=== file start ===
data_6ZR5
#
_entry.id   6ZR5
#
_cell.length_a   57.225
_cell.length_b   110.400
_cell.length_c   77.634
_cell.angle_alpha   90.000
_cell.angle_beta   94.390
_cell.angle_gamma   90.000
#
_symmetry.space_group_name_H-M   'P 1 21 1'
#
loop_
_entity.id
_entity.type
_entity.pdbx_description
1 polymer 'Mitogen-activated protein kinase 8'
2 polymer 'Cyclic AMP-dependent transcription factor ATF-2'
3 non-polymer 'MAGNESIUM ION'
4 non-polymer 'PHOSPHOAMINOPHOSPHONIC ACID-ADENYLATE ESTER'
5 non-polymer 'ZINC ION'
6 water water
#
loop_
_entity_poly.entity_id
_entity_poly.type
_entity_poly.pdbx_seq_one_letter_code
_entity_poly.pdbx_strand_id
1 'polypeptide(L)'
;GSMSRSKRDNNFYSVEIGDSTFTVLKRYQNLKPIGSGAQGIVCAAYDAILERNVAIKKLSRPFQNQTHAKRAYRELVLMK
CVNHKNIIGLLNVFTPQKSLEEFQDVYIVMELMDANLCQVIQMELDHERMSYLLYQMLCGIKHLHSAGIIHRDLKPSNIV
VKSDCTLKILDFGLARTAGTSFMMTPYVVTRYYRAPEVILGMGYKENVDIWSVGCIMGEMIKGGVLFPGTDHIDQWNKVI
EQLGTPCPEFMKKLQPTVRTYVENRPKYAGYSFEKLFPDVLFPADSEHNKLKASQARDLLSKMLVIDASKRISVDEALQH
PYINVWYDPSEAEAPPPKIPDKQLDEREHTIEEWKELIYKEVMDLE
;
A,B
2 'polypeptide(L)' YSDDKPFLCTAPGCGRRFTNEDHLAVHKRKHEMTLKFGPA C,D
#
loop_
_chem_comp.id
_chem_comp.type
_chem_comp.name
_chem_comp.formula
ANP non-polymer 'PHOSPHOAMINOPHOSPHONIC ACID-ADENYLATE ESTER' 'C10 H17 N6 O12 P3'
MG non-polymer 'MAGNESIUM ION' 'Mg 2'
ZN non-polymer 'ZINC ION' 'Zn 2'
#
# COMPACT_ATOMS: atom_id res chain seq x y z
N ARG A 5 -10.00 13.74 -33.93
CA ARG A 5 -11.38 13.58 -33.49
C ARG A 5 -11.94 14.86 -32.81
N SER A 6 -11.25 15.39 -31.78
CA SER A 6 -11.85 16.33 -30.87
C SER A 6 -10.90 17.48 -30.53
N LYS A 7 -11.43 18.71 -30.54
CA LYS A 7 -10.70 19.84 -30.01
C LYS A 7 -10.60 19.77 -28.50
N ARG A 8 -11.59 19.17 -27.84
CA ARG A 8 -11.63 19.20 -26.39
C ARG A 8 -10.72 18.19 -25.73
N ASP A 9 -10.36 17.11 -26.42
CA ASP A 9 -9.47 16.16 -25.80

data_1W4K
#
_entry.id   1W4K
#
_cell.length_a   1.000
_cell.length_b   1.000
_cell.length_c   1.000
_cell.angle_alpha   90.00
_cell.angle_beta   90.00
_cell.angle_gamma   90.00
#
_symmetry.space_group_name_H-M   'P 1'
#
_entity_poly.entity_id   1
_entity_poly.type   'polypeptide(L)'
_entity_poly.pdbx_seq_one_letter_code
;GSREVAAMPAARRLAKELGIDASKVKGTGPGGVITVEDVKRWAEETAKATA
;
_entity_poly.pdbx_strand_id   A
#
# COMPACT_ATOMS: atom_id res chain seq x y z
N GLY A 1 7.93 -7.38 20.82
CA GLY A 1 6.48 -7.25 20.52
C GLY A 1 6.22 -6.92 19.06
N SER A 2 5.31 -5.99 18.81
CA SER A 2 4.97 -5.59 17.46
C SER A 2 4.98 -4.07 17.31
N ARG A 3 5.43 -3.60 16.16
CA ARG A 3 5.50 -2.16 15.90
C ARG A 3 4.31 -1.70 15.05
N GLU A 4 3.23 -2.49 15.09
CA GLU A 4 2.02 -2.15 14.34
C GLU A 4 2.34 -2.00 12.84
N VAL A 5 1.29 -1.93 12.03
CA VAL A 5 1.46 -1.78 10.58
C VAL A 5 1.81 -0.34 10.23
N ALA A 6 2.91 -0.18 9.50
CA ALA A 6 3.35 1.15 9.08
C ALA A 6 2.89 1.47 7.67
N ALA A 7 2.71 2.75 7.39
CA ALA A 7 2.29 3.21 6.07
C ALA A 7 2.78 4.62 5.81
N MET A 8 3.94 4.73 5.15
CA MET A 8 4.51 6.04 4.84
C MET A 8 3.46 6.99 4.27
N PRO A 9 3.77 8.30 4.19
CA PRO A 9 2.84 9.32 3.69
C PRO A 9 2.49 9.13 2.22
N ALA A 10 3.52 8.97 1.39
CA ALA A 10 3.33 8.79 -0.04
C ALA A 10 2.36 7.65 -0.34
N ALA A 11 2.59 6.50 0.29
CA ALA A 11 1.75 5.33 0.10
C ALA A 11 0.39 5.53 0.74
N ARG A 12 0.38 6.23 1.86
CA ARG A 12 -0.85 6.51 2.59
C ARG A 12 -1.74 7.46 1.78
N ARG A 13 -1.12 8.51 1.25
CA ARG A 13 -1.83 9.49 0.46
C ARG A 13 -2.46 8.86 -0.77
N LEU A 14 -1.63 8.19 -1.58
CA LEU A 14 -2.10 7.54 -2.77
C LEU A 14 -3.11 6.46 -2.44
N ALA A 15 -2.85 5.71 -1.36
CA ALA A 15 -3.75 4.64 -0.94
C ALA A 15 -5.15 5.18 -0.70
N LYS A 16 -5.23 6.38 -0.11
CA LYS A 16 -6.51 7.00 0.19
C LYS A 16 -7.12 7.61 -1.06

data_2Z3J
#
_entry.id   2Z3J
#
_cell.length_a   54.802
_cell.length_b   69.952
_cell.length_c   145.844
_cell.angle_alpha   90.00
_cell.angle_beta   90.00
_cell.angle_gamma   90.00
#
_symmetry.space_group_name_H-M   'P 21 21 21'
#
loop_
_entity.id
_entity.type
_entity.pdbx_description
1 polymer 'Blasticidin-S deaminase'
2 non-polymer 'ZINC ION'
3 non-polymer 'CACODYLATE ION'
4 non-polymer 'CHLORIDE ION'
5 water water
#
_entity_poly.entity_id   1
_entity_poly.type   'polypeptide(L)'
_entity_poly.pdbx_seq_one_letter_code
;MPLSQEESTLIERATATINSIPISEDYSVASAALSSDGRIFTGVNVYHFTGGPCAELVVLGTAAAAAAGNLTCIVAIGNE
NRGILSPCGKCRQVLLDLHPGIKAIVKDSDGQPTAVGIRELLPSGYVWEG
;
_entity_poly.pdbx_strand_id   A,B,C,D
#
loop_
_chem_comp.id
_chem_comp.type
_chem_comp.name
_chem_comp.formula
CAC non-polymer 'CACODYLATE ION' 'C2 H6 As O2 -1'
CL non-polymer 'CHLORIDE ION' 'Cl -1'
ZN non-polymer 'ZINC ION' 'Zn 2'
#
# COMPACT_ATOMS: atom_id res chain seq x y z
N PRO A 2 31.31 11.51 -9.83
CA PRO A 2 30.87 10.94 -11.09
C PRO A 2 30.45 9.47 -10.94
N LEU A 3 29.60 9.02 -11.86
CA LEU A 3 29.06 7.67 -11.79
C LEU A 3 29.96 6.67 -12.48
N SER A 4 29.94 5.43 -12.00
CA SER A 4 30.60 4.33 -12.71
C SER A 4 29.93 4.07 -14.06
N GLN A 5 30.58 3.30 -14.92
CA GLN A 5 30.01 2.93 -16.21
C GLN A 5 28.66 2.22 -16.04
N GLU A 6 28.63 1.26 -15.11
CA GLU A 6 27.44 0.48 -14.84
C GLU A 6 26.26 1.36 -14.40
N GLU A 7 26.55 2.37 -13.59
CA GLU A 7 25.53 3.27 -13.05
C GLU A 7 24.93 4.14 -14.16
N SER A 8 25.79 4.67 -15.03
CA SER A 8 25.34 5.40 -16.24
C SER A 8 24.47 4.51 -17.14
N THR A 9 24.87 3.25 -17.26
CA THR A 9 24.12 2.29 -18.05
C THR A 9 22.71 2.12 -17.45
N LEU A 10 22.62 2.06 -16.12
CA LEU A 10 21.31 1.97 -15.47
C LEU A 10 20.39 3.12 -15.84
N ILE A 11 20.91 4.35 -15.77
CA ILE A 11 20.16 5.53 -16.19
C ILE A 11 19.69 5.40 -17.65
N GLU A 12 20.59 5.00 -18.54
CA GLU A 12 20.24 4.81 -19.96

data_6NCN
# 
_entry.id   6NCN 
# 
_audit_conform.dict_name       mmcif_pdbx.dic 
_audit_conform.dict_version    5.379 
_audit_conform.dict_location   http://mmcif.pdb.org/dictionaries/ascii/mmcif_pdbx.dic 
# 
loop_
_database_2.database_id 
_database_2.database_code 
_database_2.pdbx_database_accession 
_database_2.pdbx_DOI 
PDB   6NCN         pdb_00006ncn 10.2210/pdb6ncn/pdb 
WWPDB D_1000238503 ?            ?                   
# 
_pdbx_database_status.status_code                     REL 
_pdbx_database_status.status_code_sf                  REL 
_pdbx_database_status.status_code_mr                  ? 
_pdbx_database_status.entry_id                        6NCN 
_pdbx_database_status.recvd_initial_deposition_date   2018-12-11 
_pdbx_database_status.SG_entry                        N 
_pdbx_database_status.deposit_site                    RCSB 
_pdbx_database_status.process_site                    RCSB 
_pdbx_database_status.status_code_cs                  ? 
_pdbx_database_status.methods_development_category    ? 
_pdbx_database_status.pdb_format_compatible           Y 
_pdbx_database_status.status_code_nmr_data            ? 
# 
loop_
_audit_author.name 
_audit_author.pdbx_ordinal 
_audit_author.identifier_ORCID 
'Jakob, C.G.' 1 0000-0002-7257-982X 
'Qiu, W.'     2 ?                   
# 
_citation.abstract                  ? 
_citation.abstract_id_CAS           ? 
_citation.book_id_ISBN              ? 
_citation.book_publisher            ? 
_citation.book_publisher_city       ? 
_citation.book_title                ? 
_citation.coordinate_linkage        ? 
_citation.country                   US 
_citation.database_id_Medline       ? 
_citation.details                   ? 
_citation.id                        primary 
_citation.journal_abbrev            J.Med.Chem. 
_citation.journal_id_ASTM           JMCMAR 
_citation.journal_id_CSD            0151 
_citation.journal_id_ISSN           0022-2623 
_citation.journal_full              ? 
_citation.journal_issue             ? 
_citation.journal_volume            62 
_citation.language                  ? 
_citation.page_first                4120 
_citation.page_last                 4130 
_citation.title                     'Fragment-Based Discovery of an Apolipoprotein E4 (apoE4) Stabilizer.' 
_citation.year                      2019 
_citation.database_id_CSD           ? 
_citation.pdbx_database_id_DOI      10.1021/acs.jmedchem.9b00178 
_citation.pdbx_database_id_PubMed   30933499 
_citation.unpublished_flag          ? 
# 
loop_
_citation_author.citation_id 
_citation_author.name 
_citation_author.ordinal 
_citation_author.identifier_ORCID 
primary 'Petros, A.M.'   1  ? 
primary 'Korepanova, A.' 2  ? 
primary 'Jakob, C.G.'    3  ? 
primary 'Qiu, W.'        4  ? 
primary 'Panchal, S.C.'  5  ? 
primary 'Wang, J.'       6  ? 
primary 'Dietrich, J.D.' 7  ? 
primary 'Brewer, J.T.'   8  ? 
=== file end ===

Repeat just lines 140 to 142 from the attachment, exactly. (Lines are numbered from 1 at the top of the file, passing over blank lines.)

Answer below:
_cell.angle_alpha   90.00
_cell.angle_beta   90.00
_cell.angle_gamma   90.00